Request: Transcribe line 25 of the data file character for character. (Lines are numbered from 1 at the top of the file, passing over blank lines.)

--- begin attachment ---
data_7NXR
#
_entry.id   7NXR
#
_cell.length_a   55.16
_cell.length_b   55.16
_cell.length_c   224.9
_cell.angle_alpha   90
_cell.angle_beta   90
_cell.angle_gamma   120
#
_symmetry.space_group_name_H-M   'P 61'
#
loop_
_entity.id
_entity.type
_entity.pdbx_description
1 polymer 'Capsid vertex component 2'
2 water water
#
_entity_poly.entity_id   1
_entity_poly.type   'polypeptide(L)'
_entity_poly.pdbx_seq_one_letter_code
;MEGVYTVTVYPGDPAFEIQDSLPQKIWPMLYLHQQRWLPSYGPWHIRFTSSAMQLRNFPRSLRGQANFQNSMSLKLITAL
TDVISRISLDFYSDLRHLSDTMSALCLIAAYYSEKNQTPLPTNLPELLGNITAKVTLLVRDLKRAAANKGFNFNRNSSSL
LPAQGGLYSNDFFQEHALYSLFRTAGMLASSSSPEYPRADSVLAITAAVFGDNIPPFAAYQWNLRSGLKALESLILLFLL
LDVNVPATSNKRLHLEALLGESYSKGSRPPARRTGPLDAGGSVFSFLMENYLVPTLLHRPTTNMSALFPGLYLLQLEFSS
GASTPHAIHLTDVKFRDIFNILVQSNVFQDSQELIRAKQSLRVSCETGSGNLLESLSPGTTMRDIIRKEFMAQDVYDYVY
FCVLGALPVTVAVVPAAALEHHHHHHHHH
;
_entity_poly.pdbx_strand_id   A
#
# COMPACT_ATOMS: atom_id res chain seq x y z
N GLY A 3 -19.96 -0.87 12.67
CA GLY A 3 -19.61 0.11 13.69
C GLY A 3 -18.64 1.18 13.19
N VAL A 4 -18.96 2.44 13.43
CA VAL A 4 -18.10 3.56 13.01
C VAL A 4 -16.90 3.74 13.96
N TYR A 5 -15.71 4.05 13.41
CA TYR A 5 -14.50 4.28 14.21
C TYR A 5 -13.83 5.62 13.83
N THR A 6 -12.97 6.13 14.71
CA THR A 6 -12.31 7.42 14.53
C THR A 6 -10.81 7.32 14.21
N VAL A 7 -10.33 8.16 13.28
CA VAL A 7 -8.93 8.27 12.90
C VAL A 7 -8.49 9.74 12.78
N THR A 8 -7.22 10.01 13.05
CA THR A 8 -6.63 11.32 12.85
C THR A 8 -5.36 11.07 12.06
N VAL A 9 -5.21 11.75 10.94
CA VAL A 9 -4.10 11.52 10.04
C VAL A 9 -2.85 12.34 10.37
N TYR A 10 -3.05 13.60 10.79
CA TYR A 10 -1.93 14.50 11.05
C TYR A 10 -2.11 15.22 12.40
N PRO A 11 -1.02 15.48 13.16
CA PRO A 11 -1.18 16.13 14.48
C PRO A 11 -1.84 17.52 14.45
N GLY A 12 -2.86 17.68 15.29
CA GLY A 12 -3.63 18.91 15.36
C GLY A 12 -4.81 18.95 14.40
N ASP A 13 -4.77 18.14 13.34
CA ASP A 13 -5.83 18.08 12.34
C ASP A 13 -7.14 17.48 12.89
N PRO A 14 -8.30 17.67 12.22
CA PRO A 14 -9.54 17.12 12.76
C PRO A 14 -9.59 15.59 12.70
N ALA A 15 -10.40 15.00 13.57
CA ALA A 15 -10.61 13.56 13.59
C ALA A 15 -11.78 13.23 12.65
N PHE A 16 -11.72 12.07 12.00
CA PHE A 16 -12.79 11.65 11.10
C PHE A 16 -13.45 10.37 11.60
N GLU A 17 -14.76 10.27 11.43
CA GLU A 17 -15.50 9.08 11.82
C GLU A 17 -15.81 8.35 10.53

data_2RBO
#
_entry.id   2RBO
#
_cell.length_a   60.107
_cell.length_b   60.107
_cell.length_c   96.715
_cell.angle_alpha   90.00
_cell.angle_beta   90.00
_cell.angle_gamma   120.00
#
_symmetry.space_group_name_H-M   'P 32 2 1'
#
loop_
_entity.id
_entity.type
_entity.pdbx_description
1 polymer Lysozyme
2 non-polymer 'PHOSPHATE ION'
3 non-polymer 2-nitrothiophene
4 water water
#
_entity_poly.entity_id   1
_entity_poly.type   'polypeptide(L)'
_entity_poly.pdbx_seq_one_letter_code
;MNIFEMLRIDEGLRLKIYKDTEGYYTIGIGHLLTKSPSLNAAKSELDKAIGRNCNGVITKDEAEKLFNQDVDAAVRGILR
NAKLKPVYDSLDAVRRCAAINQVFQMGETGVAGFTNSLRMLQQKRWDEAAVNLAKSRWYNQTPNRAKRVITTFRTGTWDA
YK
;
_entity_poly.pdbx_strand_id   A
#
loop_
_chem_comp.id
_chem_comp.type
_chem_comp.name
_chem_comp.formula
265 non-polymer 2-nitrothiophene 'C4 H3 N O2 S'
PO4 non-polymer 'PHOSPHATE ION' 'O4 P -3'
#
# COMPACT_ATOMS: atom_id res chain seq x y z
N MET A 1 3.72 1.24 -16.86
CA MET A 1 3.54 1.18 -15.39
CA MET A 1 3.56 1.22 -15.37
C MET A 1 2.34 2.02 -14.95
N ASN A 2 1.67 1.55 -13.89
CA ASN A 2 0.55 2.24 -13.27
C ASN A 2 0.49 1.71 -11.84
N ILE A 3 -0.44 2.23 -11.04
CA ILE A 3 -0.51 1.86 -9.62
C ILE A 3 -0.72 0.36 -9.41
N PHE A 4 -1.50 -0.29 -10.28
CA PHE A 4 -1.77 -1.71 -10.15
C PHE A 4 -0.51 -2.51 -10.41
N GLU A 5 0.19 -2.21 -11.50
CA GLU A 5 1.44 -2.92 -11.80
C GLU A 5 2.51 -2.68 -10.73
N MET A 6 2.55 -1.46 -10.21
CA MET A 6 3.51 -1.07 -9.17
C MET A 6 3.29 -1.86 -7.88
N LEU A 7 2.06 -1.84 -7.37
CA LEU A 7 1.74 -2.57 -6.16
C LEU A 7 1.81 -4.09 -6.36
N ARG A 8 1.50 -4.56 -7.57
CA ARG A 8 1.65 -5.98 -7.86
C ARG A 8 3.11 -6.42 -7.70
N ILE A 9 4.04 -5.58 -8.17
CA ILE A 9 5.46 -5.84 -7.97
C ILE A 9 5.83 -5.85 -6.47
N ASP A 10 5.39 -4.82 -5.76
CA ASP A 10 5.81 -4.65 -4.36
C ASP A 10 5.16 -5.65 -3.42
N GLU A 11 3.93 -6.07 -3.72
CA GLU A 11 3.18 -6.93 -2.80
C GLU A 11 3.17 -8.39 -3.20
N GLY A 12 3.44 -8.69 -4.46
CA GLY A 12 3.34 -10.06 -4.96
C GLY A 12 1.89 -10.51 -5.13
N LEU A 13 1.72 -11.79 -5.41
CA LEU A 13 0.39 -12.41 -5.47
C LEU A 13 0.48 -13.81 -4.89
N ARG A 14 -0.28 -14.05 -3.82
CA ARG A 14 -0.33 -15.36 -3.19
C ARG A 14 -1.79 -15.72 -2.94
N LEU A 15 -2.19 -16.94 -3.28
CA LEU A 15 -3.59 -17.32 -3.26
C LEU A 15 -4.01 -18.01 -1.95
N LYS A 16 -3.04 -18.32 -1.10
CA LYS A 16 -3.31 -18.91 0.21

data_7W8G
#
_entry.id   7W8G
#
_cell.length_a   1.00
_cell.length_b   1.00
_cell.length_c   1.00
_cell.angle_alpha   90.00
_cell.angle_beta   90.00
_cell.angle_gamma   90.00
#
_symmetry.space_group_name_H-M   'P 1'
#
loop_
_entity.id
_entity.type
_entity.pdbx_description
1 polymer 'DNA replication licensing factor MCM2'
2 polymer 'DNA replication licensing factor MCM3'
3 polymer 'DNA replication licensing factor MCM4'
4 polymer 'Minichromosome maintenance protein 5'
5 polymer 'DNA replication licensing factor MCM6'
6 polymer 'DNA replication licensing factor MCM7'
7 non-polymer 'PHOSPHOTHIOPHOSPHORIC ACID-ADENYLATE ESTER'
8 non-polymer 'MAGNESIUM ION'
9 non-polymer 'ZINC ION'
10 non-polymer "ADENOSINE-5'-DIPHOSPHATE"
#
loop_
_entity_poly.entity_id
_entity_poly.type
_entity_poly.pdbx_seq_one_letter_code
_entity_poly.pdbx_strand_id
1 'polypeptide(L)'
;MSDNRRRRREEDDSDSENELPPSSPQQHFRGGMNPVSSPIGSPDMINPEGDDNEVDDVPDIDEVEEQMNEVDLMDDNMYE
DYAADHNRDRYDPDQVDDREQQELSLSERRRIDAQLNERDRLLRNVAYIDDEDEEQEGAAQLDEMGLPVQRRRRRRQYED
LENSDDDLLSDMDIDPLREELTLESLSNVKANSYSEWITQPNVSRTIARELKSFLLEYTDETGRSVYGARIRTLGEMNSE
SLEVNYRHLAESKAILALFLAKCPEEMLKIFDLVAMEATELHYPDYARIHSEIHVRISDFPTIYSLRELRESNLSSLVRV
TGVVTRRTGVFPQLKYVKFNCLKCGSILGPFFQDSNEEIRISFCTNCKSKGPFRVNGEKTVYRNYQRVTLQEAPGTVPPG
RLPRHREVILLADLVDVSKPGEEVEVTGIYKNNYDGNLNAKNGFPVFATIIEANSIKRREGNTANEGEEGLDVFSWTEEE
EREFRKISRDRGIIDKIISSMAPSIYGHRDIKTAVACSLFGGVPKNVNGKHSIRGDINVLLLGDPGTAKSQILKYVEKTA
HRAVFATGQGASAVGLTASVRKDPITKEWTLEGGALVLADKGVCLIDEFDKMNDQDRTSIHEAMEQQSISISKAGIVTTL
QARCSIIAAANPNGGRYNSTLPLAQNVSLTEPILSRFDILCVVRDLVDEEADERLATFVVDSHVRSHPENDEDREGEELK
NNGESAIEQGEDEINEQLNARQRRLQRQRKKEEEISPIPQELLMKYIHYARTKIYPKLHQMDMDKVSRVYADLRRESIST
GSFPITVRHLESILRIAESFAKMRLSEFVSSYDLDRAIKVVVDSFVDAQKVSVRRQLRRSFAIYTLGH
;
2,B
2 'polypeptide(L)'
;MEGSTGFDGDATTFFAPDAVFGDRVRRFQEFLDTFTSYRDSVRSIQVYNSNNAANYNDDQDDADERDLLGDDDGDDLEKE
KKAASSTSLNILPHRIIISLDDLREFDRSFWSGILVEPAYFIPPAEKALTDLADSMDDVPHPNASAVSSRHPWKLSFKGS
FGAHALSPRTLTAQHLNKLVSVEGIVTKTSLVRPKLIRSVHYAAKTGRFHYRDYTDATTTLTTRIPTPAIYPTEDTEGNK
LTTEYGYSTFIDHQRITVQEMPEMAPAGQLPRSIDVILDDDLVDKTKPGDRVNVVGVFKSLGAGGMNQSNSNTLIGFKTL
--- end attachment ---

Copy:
TDVISRISLDFYSDLRHLSDTMSALCLIAAYYSEKNQTPLPTNLPELLGNITAKVTLLVRDLKRAAANKGFNFNRNSSSL